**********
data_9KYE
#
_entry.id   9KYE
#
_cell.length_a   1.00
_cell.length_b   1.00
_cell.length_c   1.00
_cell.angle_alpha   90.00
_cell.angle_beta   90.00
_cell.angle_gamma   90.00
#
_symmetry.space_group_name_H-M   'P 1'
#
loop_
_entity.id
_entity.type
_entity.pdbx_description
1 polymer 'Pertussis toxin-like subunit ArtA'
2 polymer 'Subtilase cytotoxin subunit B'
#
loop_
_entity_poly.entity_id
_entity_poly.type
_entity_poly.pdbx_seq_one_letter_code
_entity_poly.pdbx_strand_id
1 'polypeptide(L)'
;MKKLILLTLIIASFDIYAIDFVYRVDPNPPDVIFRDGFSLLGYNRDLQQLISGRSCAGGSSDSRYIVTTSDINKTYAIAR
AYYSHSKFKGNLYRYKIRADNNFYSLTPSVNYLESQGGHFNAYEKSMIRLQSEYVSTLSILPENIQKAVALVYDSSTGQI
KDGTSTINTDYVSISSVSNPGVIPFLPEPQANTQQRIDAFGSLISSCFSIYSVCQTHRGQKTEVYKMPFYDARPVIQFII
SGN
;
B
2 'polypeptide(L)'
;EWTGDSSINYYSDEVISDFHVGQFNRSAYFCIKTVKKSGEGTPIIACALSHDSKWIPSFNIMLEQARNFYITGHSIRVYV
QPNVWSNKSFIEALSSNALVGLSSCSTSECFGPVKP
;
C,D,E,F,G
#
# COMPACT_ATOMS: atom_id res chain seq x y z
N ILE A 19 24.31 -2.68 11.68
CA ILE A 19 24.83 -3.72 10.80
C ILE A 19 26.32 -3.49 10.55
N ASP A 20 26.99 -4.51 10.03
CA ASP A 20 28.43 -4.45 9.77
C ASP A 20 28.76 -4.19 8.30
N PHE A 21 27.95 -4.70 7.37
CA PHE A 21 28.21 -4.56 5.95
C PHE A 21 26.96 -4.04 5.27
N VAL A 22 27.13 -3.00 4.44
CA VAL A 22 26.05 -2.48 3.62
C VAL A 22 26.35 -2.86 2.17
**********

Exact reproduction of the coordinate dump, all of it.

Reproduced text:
data_9KYE
#
_entry.id   9KYE
#
_cell.length_a   1.00
_cell.length_b   1.00
_cell.length_c   1.00
_cell.angle_alpha   90.00
_cell.angle_beta   90.00
_cell.angle_gamma   90.00
#
_symmetry.space_group_name_H-M   'P 1'
#
loop_
_entity.id
_entity.type
_entity.pdbx_description
1 polymer 'Pertussis toxin-like subunit ArtA'
2 polymer 'Subtilase cytotoxin subunit B'
#
loop_
_entity_poly.entity_id
_entity_poly.type
_entity_poly.pdbx_seq_one_letter_code
_entity_poly.pdbx_strand_id
1 'polypeptide(L)'
;MKKLILLTLIIASFDIYAIDFVYRVDPNPPDVIFRDGFSLLGYNRDLQQLISGRSCAGGSSDSRYIVTTSDINKTYAIAR
AYYSHSKFKGNLYRYKIRADNNFYSLTPSVNYLESQGGHFNAYEKSMIRLQSEYVSTLSILPENIQKAVALVYDSSTGQI
KDGTSTINTDYVSISSVSNPGVIPFLPEPQANTQQRIDAFGSLISSCFSIYSVCQTHRGQKTEVYKMPFYDARPVIQFII
SGN
;
B
2 'polypeptide(L)'
;EWTGDSSINYYSDEVISDFHVGQFNRSAYFCIKTVKKSGEGTPIIACALSHDSKWIPSFNIMLEQARNFYITGHSIRVYV
QPNVWSNKSFIEALSSNALVGLSSCSTSECFGPVKP
;
C,D,E,F,G
#
# COMPACT_ATOMS: atom_id res chain seq x y z
N ILE A 19 24.31 -2.68 11.68
CA ILE A 19 24.83 -3.72 10.80
C ILE A 19 26.32 -3.49 10.55
N ASP A 20 26.99 -4.51 10.03
CA ASP A 20 28.43 -4.45 9.77
C ASP A 20 28.76 -4.19 8.30
N PHE A 21 27.95 -4.70 7.37
CA PHE A 21 28.21 -4.56 5.95
C PHE A 21 26.96 -4.04 5.27
N VAL A 22 27.13 -3.00 4.44
CA VAL A 22 26.05 -2.48 3.62
C VAL A 22 26.35 -2.86 2.17